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What types of Hackers?


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I'm just writing this as a general fun topic to enumerate all the facets of this gem, each person inputting whatever comes to mind.  I do know there are defined stages of hacking and a more or less defined tool set, this isn't so much about that as it is about the philosophy of the whole matter.  That is, how you approach the problem?  I hope this would be more for a beginner to just come into this thread and read and get an idea of what to expect on their own journey.  Nothing really fancy.

I don't know what category I fall into anymore, I always consider myself a problem solver more than anything.  And the most recent problem I had to solve was uninstalling an AV locked with password protection but unable to authenticate home and riddled with errors (missing folder structures, non-standard install paths, corrupted files).

I did it...and that got me to thinking well what kind of hackers are there?

Because it seems HAK5 seems to specialize mostly in the network CnC side of things, can you recon an environment and take control of a machine.  That seems to be where most of the posts focus.

And to be honest, I'd love to get more into that but have very little time involved in that.  I find myself more often "reverse engineering" systems.  Not even code, for instance in the above scenario I thought about using a debugger to examine the code of the program but in the end figured that was too involved for the task at hand.  It was much easier to just follow the errors and rebuild the damaged product that way.

I suppose there are the hackers which do reverse engineer code, I've only just started getting into debugging, but as I mentioned above, it seems debugging often is a little too overkill for reverse engineering a system.  Systems often have warnings and errors and logs to tell you what's going on and you can determine a lot from fiddling or breaking those.

So far that would seem there are two main branches: Network and Systems, and Coding which leads to the actual exploits.  And tools like Metasploit to give a networker the leverage needed to exploit a system.

So maybe instead of those categories, instead, there are two types of Hackers.  The methodical, and the problem solver.  They aren't mutually exclusive.  Rather it's just the approach you may take, I can see a methodical person excelling at using the tool sets in Kali, have a system in place, going through check lists.  But then there's always the problem solver which is the end goal anyway (whether the problem be a business related task, personal achievements, etc.) and that one just works on the solution like water flows down hill, going where the path takes and using the tools that come to mind for each situation.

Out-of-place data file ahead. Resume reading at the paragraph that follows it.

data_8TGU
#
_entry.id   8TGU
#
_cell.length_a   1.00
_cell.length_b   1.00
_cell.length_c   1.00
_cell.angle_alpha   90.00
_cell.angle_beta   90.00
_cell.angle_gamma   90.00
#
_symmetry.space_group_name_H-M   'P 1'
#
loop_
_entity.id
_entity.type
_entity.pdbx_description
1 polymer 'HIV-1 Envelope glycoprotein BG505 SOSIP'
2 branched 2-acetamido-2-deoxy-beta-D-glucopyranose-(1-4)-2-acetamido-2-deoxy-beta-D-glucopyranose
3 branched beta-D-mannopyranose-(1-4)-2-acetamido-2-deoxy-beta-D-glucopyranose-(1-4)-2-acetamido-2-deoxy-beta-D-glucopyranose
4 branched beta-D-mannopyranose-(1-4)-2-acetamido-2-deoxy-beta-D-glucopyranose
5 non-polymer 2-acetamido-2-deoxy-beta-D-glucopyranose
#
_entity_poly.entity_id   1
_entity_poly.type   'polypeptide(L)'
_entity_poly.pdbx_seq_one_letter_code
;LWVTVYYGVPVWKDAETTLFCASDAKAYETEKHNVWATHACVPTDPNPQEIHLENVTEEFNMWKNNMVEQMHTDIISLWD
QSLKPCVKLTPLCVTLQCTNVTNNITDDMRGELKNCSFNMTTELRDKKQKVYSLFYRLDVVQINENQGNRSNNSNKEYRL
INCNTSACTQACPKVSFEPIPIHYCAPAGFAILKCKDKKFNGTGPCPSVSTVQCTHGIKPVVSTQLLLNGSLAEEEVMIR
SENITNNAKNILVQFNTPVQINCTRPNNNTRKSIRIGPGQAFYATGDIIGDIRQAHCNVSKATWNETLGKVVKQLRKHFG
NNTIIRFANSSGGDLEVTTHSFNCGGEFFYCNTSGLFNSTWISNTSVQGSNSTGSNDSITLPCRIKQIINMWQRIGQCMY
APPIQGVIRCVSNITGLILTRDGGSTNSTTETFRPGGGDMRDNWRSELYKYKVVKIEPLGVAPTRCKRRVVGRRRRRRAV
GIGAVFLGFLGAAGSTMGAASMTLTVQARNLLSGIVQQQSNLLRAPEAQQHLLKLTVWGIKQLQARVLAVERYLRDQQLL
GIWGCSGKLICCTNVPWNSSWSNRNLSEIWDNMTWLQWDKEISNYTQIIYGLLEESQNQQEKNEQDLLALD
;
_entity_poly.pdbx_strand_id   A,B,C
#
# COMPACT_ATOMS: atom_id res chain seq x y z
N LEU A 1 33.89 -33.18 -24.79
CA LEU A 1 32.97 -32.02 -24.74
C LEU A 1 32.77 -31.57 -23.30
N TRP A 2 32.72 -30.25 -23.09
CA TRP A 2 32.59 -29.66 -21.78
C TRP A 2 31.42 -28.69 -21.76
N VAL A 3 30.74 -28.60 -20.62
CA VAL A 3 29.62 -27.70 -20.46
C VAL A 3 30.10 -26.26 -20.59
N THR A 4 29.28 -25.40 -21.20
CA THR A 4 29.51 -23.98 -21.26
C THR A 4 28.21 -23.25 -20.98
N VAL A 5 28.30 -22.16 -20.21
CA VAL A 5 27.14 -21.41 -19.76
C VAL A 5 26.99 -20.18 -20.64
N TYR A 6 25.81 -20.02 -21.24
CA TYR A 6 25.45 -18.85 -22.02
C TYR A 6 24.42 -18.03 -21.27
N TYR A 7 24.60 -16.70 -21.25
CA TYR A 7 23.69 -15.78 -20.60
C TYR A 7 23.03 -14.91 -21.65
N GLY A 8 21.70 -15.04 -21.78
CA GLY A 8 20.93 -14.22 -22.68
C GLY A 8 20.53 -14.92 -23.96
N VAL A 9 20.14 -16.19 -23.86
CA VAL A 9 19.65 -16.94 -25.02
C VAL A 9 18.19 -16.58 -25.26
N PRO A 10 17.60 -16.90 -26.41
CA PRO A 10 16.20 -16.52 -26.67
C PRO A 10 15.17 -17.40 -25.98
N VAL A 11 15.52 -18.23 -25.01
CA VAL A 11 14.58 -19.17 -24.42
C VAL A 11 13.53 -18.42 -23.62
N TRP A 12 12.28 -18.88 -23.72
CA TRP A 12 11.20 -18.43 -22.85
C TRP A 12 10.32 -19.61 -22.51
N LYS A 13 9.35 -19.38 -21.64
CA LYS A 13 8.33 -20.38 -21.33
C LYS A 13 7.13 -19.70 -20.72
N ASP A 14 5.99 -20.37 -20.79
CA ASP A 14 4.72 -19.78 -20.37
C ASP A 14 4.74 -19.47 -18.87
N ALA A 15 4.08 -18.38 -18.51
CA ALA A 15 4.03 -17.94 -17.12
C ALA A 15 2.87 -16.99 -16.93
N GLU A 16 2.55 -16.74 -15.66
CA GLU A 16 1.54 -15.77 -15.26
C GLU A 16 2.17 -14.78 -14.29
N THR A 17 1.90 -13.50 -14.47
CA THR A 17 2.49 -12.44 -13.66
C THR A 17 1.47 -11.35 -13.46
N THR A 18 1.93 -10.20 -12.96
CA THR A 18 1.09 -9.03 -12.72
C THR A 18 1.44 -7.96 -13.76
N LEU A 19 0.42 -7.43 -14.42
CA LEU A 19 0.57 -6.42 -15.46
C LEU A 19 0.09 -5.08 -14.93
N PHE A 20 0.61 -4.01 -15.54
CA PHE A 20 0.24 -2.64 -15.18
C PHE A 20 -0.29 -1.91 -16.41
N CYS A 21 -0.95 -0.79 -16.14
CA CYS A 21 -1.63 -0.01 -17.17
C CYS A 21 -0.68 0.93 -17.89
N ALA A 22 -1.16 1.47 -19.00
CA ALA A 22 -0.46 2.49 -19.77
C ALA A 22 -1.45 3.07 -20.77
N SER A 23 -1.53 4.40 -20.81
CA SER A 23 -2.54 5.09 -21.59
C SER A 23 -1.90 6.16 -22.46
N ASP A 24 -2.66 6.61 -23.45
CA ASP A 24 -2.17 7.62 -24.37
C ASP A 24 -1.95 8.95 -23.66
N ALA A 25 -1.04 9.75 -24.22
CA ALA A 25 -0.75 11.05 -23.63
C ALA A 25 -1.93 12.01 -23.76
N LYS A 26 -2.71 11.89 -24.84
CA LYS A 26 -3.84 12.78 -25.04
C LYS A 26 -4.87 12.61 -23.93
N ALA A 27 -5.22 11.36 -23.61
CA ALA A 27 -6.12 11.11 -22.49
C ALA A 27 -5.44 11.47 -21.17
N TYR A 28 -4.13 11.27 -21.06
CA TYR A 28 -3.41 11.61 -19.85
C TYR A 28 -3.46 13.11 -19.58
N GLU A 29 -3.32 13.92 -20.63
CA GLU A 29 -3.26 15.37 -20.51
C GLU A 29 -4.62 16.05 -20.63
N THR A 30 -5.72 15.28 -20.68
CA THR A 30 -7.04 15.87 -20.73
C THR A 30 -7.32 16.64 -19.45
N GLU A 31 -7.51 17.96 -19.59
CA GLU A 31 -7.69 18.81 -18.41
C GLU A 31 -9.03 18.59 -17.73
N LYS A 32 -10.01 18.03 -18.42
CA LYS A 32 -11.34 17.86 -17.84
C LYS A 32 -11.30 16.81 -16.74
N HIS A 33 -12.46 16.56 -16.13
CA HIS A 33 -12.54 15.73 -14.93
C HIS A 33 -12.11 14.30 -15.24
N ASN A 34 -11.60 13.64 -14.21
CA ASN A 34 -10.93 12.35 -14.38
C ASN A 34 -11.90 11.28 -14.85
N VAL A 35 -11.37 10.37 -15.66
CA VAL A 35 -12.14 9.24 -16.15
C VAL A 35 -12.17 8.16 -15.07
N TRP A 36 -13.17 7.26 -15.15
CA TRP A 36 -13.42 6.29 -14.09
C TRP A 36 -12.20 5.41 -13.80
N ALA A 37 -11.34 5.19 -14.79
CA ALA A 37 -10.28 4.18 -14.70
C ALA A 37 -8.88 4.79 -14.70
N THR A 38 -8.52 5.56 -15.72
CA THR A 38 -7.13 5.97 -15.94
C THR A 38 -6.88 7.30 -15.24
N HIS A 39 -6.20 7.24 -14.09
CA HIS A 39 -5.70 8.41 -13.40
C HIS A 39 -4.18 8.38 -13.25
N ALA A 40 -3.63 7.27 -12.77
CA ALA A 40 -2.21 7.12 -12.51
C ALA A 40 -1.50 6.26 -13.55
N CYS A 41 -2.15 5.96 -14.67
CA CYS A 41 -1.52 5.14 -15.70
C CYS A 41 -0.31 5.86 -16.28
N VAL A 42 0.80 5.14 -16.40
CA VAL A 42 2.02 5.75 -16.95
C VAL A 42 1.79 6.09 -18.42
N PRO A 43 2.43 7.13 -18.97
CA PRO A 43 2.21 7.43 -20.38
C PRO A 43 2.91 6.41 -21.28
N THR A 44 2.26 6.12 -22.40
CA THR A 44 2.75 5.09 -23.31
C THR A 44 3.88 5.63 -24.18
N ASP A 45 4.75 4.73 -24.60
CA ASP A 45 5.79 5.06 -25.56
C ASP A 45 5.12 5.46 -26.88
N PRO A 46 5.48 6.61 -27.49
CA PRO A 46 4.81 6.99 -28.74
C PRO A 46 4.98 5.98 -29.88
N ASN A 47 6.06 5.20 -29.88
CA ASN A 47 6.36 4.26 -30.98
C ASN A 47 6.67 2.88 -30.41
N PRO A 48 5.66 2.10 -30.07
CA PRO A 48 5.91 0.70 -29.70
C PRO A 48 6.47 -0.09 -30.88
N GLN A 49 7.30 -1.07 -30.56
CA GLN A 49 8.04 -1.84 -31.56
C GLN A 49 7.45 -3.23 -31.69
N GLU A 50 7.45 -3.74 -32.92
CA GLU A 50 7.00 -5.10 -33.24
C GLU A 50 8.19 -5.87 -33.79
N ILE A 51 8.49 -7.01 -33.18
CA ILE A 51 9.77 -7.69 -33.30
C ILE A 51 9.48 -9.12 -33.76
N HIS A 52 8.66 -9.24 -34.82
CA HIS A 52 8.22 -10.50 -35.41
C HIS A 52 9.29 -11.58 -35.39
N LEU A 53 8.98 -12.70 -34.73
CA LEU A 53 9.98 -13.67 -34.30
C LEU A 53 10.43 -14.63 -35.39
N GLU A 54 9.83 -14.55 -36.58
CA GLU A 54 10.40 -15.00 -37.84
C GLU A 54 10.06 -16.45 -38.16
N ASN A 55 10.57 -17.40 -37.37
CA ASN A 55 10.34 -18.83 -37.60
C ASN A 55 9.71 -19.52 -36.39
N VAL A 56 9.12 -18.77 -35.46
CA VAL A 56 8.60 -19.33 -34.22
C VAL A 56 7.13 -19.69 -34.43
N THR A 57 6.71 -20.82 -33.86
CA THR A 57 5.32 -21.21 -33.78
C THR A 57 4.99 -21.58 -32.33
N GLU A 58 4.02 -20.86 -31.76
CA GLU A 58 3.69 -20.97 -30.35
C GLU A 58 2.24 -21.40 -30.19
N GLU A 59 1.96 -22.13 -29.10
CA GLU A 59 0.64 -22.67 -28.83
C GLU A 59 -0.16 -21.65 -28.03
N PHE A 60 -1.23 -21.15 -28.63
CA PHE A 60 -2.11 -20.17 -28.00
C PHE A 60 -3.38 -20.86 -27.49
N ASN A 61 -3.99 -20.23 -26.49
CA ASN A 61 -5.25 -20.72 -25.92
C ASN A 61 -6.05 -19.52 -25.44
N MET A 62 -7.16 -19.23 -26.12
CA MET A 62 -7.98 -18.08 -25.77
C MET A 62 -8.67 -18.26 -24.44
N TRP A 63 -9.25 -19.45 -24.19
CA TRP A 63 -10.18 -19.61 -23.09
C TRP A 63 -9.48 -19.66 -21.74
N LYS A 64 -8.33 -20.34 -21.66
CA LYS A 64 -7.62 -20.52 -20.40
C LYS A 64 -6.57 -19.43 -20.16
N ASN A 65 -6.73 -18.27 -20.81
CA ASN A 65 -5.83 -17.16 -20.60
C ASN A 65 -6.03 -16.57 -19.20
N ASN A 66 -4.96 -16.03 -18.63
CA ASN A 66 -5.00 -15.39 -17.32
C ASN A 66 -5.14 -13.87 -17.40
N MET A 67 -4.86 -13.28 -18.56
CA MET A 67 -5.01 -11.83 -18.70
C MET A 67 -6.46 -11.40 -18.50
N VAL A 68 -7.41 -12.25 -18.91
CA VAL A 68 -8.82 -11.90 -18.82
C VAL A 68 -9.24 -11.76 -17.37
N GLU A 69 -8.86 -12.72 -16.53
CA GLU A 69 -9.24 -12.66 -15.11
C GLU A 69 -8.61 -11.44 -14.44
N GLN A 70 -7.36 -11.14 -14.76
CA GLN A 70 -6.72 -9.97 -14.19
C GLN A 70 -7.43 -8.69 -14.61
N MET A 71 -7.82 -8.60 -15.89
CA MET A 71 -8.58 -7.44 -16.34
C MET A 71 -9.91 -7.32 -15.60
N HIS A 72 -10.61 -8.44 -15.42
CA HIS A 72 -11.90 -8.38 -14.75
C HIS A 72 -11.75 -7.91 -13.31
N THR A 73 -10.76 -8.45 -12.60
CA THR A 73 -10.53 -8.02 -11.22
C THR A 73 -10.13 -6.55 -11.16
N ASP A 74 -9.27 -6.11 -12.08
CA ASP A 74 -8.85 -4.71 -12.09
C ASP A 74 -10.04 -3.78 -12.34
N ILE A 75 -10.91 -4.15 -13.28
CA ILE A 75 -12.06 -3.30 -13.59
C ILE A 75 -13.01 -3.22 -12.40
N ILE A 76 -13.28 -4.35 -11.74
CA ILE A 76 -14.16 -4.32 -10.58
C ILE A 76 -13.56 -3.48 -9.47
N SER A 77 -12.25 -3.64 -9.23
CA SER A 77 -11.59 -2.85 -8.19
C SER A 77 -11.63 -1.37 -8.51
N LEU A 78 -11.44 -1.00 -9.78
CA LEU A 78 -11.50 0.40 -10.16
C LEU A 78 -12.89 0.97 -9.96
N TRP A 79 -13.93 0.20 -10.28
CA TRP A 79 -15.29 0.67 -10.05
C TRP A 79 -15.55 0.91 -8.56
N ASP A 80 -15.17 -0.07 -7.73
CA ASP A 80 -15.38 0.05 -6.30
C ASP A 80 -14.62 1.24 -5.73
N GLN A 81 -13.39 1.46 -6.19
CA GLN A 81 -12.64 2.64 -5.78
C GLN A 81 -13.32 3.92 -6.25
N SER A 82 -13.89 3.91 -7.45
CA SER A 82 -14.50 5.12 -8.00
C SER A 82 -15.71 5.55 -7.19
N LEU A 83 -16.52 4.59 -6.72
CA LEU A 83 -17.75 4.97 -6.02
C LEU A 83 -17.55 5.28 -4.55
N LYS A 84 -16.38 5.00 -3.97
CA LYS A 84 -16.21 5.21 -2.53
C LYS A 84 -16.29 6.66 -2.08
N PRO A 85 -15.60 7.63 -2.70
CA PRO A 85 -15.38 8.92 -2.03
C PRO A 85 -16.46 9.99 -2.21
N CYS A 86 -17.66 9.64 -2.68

I often find myself with no method, but intuitively seeking out a solution, adding tools as necessary on the fly, and sometimes creating my own tools when needed.  Like a program writes a function when needing a task completed.

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I've been a computer systems designer from circuitry to software through several generations of technology for 45 years.  I use the word "hacking" more broadly than hack5.  It means "finding and creating ways to do things that are novel and not really what was expected by the original designer (of hardware, software, chip, part or just a thing)".    Obviously to do that you need to be really lucky and stumble into something or know a lot and/or learn more.

The mindset of hacking can be used to do bad things to people and systems.  It can also be used to prevent others from doing bad things by 'heading them off at the pass'.

To broaden the thinking, here is an example:  Many hardware systems use a bus protocol called I2C.   I2C is used by motherboards to communicate with their flash memories. If there is a motherboard password, it's stored in that part, in clear text actually.  Similarly, it may use I2C to communicate with the keyboard interface.   Using a device sold by "Dangerous Prototypes" not Hak5, one can manipulate I2C, intercept communications with the flash memory and gain access to the BIOS that was not intended (or someone forgot the password). All this requires some soldering of course, to create the connections to the Bus Pirate.  

There are also ways of using transistors, diodes, etc that really are not in their specs but, by pushing the specs can be used in special ways.  This too is hacking to me.

Bending a coat hanger into a tool to snag something, pull a wire through or whatever - that too is hacking the coat hanger.  Making a rocket out of PCB pipe for fuel - that's also hacking.

There are as many types of hacking as there are hackers that are truly creative and knowledgeable.   The range for a hacker is more than operating and computer systems. It's physics.

The more you learn, the more intuition you will have.  Have fun.  Don't hurt nice people, help them (or not)

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